Theories Of Terrorists

Great Essays
“The world is anarchic.” That is how realists may see the world and relations amongst state are only necessary in order to gain states’ own interests. They believe that states are competitive towards one another with the primary goal of gaining power. Their theory is often contradicting the theory of the liberalists and idealists, which believe in cooperation and the existences of mutual benefits. The realists believe that states are meant to struggle for power and act in a way to prioritize the nation’s interests. Apart from that, the realists also believe that states are the main actor and that sovereign states means the states that believe in the use of force thus making war and military involvement inevitable. There are many types of war …show more content…
Terrorists easily accept the phrase “one man’s terrorist is another man’s freedom fighter.” They don’t usually see themselves as the evil side; they will always have ways to justify their actions. One of the example is Osama bin Laden's announcement of war on American engages in the 1990s originated from his conviction that the U.S. troops positioned in Saudi Arabia was planning to diminish the kind of Islamic state he believed ought to exist in the Arabian peninsula. They believe that their actions are just a more extreme way to get what the want and fight for their …show more content…
This made Al Qaeda’s name big when Osama bin Laden declared war against the hegemonic nation, the United States of America. Today, a new terrorist group of so-called freedom fighter started to emerge, they are The Islamic State of Iraq and the Levant (ISIL), which is also translated as the Islamic State of Iraq and Syria or ash-Sham referring to Greater Syria (ISIS) or as it calls itself the Islamic State (IS) nowadays, which was hardly accepted by non members.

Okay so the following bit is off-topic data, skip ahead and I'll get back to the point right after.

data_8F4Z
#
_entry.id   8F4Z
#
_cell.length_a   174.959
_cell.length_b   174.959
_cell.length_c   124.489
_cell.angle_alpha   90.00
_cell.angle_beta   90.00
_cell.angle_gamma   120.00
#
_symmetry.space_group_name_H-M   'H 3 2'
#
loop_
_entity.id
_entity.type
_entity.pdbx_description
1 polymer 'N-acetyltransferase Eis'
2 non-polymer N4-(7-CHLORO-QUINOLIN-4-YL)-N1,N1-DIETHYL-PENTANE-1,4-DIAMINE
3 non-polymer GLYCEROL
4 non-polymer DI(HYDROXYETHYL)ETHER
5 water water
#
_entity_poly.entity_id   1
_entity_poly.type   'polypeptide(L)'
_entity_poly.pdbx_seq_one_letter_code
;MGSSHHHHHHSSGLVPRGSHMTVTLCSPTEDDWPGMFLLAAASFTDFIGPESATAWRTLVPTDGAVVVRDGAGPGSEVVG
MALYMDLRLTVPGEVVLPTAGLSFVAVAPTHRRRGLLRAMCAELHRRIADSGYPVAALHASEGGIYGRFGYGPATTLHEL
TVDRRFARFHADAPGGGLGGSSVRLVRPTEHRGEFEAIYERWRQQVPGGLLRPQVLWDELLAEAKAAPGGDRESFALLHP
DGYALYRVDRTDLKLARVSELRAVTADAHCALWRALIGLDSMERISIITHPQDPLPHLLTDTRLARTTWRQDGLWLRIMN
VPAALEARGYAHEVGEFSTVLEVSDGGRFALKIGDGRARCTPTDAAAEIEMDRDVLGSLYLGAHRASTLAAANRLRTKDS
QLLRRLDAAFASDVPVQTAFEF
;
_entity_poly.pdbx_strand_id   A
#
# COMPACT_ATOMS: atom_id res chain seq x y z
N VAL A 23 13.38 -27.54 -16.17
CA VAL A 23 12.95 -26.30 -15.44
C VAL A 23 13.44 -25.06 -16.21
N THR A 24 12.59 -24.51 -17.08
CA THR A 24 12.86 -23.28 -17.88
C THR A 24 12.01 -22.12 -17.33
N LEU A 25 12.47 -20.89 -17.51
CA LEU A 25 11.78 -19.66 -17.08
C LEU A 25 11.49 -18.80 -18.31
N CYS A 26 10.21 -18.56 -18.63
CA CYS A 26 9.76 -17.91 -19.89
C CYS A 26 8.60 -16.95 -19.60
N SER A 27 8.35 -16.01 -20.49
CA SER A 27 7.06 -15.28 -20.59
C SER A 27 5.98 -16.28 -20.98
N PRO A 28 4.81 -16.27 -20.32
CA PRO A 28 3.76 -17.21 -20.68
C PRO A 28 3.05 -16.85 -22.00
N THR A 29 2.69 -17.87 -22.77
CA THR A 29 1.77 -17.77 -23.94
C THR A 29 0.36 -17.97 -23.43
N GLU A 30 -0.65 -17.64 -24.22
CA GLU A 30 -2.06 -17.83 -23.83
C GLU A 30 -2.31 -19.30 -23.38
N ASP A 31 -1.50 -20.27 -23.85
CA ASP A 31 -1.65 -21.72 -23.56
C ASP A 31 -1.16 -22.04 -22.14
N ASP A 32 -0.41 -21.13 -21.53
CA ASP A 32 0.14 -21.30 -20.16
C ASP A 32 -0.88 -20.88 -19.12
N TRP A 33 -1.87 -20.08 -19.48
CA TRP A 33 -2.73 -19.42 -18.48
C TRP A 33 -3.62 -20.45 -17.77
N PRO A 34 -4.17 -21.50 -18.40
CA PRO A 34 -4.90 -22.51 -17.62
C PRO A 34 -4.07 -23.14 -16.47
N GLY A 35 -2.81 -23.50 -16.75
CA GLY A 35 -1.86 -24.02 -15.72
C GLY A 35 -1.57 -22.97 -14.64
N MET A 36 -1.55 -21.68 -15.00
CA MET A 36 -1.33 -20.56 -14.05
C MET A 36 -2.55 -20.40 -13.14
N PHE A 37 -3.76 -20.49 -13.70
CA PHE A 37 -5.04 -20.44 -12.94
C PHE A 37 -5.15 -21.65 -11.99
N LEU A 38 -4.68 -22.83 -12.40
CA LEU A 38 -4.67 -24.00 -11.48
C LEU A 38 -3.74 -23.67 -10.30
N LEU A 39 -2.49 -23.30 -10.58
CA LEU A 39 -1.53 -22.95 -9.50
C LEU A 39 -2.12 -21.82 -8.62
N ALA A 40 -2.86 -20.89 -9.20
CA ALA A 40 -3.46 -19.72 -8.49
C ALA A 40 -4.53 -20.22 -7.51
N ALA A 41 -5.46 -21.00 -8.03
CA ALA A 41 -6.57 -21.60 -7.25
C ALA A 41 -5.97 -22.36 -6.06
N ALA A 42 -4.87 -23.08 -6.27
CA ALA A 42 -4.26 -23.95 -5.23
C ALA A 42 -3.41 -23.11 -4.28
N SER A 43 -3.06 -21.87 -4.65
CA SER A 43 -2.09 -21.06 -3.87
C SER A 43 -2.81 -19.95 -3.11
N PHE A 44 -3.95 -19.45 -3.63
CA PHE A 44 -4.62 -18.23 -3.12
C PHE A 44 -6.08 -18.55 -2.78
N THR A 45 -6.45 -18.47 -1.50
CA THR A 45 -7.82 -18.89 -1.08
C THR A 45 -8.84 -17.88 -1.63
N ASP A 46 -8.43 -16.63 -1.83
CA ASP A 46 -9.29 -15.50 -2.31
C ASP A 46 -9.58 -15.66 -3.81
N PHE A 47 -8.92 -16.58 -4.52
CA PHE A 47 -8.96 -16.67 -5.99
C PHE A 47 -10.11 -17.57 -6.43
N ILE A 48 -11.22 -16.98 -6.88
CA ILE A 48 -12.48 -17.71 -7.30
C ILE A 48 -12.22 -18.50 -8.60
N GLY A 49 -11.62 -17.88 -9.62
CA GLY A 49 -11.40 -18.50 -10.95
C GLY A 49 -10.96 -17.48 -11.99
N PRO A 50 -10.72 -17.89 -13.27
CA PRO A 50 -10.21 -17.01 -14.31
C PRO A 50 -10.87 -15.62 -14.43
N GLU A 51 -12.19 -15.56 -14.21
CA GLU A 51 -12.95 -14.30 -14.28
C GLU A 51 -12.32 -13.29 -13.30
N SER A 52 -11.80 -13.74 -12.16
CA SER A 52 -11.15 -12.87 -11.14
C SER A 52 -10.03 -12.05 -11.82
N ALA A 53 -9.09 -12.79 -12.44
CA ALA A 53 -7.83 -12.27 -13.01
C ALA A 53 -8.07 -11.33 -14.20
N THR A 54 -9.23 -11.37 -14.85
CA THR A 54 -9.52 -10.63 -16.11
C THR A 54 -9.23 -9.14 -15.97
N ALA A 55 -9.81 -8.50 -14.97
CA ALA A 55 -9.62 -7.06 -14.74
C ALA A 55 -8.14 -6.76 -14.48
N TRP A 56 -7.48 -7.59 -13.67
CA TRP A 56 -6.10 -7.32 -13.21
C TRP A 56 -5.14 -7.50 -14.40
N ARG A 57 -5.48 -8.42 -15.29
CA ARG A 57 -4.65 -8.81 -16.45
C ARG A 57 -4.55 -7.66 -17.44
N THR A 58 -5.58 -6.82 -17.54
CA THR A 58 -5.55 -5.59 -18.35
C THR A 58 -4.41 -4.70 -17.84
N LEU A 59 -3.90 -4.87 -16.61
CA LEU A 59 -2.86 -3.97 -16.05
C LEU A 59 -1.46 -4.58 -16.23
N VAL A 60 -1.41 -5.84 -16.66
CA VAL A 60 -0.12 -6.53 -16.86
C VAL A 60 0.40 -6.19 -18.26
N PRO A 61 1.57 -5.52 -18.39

The Islamic State of Iraq and the Levant (ISIS) was an alternative of al Qaeda in Iraq. Partnered Sunni volunteer armies and US troops crushed al Qaeda in Iraq amid the post-2006 "surge", however it didn't annihilate them. The US officer in Iraq, General Ray Odierno, portrayed the gathering in 2010 as a decrease yet "fundamentally the same." In 2011, the gathering rebooted. ISIS effectively liberated various detainees held by the Iraqi government and, gradually yet definitely, started reconstructing their quality. ISIS and al-Qaeda separated in February 2014. "Over the years, there have been many signs that the relationship between al Qaeda Central (AQC) and the group's strongest, most unruly franchise was strained," Barack Mendelsohn, a political researcher at Haverford College, said. Their relationship "had always been more a matter of mutual interests than of shared

Related Documents

  • Improved Essays

    Human nature is flawed therefore when survival is the main goal of a state, conflict is inevitable because a state has no way of predicting the true intentions of another state. This is why it is necessary for a state to expand their power, in order to have enough power to defend themselves in the anarchic international system. Many of these ideas came from Thucydides’ writing about realism in the international system. In many of his texts he writes about how a state’s survival depends largely on their material capability and alliances. More specifically if a state is internally solid with a strong communal identity, this will then lead to domestic stability and more importantly a strong foundation in the international system.…

    • 1509 Words
    • 7 Pages
    Improved Essays
  • Great Essays

    If it is necessary to bend or even break the rules of war to win, then they are excused in doing so. Like what was mentioned up above, Al-Qaeda follows Sunni tradition, as apart of Sunni tradition religion is a reasonable excuse of just cause in order to declare war. Also part of the Sunni tradition, anyone that does not follow the Islamic Sunni traditions is considered unclean and an infidel. (Just War or Just…

    • 1353 Words
    • 6 Pages
    Great Essays
  • Improved Essays

    Defeating Communism

    • 847 Words
    • 4 Pages

    Unfortunately, the United States indirectly caused the rise in Islamic terrorism by siding with the mujahedeen against the Soviets in Afghanistan and by continuously fighting the secular Saddam Hussein in the 1990’s. Once Arab nationalism lost its appeal, the new way to be “free from the West” became Islamic fundamentalism. While the real national interest of American security remained unchanged throughout the Cold War and into the 1990’s, American policy makers learned the dangers of focusing on only one enemy. Focusing all efforts against Communism allowed for the rise of Islamic fundamentalism, the new enemy of the United…

    • 847 Words
    • 4 Pages